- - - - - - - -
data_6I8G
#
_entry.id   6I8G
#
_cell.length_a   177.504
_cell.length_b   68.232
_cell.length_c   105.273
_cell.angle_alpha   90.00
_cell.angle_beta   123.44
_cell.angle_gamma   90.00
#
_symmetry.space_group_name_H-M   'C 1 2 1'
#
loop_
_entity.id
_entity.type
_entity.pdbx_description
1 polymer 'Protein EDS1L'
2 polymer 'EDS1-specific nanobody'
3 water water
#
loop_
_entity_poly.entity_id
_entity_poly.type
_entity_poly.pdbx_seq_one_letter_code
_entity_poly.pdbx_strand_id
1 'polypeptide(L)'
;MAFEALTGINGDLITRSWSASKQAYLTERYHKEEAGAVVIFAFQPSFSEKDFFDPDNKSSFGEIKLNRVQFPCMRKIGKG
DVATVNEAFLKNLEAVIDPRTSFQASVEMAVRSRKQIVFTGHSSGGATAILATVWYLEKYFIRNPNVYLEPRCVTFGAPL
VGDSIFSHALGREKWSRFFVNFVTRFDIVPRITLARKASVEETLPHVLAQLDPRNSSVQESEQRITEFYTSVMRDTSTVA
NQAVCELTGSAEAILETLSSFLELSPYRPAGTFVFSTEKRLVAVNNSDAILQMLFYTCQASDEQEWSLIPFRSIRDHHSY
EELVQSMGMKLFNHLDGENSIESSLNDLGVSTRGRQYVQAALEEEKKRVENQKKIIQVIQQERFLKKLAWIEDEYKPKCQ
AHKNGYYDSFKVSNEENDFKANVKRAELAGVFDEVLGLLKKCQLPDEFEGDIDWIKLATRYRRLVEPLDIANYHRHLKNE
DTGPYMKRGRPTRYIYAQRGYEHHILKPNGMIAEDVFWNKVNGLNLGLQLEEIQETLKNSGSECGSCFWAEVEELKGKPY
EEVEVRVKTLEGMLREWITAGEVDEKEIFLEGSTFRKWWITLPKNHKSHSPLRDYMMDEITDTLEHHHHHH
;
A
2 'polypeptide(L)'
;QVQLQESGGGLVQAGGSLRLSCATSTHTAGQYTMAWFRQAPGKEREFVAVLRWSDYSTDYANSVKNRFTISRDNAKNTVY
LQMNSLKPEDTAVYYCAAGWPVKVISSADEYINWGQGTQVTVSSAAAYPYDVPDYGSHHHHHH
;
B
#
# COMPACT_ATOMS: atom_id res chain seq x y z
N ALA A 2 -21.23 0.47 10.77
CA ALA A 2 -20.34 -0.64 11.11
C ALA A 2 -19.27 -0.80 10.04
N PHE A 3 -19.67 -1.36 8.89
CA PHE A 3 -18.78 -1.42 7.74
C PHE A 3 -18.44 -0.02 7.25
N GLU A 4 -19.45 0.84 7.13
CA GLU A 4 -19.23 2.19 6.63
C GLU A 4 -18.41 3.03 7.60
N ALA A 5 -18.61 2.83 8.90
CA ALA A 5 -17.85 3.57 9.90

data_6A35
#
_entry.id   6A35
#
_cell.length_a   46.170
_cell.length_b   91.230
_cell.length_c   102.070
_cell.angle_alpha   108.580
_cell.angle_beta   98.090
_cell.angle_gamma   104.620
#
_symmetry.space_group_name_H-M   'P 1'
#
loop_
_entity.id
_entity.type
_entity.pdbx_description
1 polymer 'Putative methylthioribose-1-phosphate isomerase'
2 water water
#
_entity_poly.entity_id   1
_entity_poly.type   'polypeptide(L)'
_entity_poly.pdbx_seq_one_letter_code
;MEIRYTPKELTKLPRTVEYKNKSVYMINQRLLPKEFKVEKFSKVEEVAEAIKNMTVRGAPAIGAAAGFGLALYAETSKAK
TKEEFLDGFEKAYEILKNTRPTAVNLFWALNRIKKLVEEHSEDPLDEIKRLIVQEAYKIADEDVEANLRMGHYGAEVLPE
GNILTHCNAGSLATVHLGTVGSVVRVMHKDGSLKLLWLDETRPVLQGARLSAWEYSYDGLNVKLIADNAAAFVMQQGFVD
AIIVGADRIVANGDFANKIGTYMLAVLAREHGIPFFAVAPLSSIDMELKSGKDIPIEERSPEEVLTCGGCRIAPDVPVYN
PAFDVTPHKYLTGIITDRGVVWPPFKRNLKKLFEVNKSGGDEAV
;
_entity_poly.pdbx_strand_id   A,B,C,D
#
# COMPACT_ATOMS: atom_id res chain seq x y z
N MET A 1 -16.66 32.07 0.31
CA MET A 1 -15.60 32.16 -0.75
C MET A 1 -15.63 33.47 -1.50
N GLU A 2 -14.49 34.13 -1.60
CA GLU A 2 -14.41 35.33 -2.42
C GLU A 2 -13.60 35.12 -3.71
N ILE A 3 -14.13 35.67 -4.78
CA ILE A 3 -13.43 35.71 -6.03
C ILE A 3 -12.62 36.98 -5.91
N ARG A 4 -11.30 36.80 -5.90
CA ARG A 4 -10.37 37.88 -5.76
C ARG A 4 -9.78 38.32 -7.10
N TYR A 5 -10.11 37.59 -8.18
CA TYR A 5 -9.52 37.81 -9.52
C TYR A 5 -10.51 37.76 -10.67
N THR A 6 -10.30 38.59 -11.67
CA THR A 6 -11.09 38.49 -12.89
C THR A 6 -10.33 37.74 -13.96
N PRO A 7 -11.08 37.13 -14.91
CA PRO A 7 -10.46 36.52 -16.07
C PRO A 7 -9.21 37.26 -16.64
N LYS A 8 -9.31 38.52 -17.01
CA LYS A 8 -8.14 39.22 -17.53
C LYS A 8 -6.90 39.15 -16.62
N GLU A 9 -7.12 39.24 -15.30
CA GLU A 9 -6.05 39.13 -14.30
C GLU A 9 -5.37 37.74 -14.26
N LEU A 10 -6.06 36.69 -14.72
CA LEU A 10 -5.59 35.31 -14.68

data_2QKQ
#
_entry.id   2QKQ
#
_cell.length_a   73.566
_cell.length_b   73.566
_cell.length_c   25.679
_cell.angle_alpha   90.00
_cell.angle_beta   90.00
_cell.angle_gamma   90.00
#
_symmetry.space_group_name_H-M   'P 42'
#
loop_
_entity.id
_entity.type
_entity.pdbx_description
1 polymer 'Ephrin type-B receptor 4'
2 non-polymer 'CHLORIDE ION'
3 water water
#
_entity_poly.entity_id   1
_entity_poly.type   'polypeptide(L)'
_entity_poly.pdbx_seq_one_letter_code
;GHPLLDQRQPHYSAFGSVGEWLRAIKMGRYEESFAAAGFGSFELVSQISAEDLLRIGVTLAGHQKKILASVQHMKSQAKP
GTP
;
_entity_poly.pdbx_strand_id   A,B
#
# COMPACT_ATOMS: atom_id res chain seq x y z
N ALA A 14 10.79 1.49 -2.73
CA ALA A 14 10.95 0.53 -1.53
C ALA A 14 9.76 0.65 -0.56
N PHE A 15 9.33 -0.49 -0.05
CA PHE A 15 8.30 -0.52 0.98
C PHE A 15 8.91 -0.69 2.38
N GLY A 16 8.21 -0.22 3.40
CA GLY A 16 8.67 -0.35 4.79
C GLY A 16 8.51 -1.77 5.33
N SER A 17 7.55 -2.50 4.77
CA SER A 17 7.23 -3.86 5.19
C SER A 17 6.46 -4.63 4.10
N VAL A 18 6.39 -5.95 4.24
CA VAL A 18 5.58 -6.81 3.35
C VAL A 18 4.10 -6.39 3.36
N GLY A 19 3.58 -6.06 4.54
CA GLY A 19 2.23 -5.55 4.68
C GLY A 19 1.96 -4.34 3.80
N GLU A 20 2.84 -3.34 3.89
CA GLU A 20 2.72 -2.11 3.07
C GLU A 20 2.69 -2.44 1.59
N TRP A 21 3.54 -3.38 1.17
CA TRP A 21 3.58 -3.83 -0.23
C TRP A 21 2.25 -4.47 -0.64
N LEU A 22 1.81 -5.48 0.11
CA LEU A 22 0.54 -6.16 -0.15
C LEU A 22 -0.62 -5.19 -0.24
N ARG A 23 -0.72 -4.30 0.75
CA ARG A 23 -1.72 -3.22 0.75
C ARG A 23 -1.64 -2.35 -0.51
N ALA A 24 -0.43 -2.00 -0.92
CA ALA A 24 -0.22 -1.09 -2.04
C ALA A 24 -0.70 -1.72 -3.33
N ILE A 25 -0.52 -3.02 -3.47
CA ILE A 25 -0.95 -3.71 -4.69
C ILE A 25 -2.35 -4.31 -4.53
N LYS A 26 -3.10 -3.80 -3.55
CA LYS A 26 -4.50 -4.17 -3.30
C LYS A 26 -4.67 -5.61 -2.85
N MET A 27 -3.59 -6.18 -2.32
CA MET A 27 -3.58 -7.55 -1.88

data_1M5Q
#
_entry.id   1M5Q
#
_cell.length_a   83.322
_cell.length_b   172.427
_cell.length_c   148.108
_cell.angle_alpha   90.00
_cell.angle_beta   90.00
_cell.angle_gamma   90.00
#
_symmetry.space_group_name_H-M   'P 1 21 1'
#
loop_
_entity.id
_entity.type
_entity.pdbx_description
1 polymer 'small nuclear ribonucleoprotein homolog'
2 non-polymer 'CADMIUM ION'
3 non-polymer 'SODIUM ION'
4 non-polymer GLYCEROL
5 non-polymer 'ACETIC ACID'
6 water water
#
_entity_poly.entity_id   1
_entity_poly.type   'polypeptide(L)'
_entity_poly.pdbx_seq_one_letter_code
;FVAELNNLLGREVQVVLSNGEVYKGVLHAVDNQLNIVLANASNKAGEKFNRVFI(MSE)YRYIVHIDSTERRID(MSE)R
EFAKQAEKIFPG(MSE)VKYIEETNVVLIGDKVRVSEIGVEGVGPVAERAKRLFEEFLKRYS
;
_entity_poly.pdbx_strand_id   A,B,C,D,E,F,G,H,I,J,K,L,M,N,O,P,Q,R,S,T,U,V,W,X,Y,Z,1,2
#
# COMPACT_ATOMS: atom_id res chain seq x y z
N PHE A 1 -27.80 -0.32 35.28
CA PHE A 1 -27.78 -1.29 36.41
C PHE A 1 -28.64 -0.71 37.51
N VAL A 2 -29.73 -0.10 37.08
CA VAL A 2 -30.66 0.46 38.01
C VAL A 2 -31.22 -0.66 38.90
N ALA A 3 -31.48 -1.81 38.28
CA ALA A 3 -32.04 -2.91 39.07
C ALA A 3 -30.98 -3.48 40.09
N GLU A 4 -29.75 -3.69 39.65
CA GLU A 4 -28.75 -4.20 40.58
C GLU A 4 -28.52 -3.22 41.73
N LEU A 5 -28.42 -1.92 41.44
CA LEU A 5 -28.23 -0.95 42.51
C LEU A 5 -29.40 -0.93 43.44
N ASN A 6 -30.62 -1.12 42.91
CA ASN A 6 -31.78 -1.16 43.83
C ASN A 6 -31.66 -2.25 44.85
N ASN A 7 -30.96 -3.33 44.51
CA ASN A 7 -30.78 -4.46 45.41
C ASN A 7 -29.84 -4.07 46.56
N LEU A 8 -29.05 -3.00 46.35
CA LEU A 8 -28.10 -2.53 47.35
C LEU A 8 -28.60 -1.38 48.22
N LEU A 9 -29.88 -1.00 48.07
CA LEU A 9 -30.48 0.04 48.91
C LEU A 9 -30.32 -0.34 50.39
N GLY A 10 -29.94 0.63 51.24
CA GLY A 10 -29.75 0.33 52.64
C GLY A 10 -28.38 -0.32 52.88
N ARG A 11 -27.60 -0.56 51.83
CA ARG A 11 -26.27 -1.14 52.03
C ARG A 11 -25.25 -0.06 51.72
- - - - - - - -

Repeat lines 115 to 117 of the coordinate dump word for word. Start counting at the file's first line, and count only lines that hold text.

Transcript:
N LEU A 10 -6.06 36.69 -14.72
CA LEU A 10 -5.59 35.31 -14.68

data_2QKQ